Questions raised regarding loophole in medical marijuana lottery
Questions were raised regarding an application process that will decide which potential medical marijuana retailers will receive licenses at a Feb. 11 Mount Pleasant City Commission meeting.
Three licenses will be drawn in an upcoming lottery Feb. 13. The city received 57 applications from 22 prospective marijuana business owners.
At the Feb. 11 commission meeting, Commissioner Lori Gillis claimed the lottery was unfair and presented a loophole to the “applicant with the deepest pockets,” since applicants could apply under an indefinite amount of properties.
Gillis proposed a temporary postponement of the lottery for additional research, consideration and discussion. She provided the commission with the following four alternative solutions:
- Meet with the city’s new attorney for his advice on eliminating the loophole.
- Provide an opportunity for Commissioners Amy Perschbacher and Pete Tolas to give their opinion on the current system.
- Grant a unique entity one license for one provisioning center that applied before the Feb. 1 deadline.
- Discuss exploring the option of no limits for provisioning centers like many other municipalities have adopted and allow the market to work as intended.
Gillis emphasized these solutions would “level the playing field” between entrepreneurs, small business owners and those Gillis said were looking to monopolize the medical marijuana industry.
Deb Carey, a Mount Pleasant resident and medical healthcare professional, spoke directly to the commission during the public input portion of the meeting and asked the commissioners to take another look at the process.
“For a city who emphasizes small business, to stack the deck against small businesses is not right,” she said.
Carey described the process as “tilted” and went on later to speak directly to Mayor Will Joseph who voted against Gillis’s proposed addition to the evening’s agenda, claiming he told Carey he would “take a second look.”
“You shouldn’t do the right thing because you have an angry mob... you should do the right thing because it’s the right thing,” she told Joseph. “People are looking to Mount Pleasant for leadership.”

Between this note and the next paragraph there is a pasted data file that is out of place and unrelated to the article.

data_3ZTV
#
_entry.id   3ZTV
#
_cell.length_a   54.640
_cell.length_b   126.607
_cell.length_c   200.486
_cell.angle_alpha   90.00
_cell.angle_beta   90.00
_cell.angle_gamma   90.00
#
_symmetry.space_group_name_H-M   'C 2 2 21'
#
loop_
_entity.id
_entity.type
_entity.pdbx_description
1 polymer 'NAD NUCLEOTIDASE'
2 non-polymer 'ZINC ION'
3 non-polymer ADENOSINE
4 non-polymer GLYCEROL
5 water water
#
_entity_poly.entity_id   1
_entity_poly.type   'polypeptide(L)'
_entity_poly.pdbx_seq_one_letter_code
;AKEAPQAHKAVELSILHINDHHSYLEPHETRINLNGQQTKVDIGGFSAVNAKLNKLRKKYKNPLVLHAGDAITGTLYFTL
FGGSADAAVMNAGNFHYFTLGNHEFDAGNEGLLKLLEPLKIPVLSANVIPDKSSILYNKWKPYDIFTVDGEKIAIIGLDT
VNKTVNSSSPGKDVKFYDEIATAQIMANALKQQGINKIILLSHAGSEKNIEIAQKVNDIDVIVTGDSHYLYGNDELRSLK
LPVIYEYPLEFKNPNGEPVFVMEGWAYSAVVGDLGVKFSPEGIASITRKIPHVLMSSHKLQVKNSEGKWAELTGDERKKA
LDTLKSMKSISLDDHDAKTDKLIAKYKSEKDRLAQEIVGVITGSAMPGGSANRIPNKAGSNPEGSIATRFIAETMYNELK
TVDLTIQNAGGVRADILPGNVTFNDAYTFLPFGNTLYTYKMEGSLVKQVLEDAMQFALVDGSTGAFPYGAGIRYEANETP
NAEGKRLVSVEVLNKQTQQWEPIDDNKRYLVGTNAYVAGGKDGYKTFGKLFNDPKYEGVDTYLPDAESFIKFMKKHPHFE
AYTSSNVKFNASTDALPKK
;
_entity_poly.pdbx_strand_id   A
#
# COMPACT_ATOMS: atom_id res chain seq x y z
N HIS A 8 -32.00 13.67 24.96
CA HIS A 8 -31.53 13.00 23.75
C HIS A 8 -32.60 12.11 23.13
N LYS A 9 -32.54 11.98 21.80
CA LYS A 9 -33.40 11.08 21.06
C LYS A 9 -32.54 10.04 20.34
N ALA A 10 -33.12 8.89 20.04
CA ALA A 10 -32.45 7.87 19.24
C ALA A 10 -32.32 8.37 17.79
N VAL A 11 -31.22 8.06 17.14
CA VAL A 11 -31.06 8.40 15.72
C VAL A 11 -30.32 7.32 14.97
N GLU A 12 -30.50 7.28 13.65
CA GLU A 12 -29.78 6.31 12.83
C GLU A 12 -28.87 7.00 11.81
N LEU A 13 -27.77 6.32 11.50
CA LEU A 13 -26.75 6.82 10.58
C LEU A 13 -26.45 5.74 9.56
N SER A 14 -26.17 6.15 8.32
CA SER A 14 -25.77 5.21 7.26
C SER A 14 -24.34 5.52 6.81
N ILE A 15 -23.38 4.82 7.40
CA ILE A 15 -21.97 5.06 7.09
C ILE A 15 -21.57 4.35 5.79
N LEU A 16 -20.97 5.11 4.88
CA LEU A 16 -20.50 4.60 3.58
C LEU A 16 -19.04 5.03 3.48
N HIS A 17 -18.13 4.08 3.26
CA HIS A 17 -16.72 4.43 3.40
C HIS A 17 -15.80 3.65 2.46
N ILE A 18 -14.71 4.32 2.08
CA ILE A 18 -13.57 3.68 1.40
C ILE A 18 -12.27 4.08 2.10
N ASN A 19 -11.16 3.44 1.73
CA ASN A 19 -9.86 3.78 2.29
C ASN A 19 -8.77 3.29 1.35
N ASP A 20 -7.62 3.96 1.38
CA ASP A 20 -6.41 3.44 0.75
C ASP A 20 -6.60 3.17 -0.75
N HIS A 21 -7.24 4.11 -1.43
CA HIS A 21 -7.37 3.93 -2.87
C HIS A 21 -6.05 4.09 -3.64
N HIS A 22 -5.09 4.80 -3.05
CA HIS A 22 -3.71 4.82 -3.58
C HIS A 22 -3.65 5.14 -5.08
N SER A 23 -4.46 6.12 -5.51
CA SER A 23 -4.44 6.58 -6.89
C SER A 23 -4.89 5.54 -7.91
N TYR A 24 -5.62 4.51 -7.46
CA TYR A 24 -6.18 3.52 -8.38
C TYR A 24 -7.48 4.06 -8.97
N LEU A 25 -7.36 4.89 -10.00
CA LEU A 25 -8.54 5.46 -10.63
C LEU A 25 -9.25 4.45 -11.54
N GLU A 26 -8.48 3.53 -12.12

Gillis’s proposal did not pass after a 4-2 vote. Mayor Joseph and Commissioners Kathleen Ling, Tony Kulick and Tolas were against the proposal.
“We spent a better part of a year discussing this, battling it out and coming up with the process we have ... this was our best option,” Kulick said.
Joseph was trying to serve medical marijuana patients by voting against the proposal and said he would like to see patients be able to get treatment timely and within the community.
On Feb. 12, Mount Pleasant Clerk’s office received copies of two Ex Parte Restraining Orders signed by Circuit Court Judge Paul H. Chamberlain, preventing the City from conducting the lottery originally scheduled at 1 p.m. Feb. 13.
The lottery would "randomly select applications for conditional authorization and to establish a waiting list for potential medical marijuana provisioning centers," according to Mount Pleasant's website.
The orders by Judge Chamberlain were based on motions filed by Green Peaks Industries and Deborah Cary on Feb. 11, according to a press release.
The public meeting remains scheduled, but cannot be conducted until further notice from the court, City Clerk Jeremy Howard said.
According to a press release, once the court hearing has concluded, Mount Pleasant will determine whether the lottery will occur as scheduled. The public meeting and lottery drawing may also be cancelled or rescheduled for a later date.
Street Light Public Hearing
At the Feb. 11 meeting, the commission also scheduled a public hearing during an upcoming city commission meeting Feb. 25.
The hearing will allow community members to discuss the installation of pedestrian street lights on Pleasant Street, Clayton Street, Gaylord Street and May Street.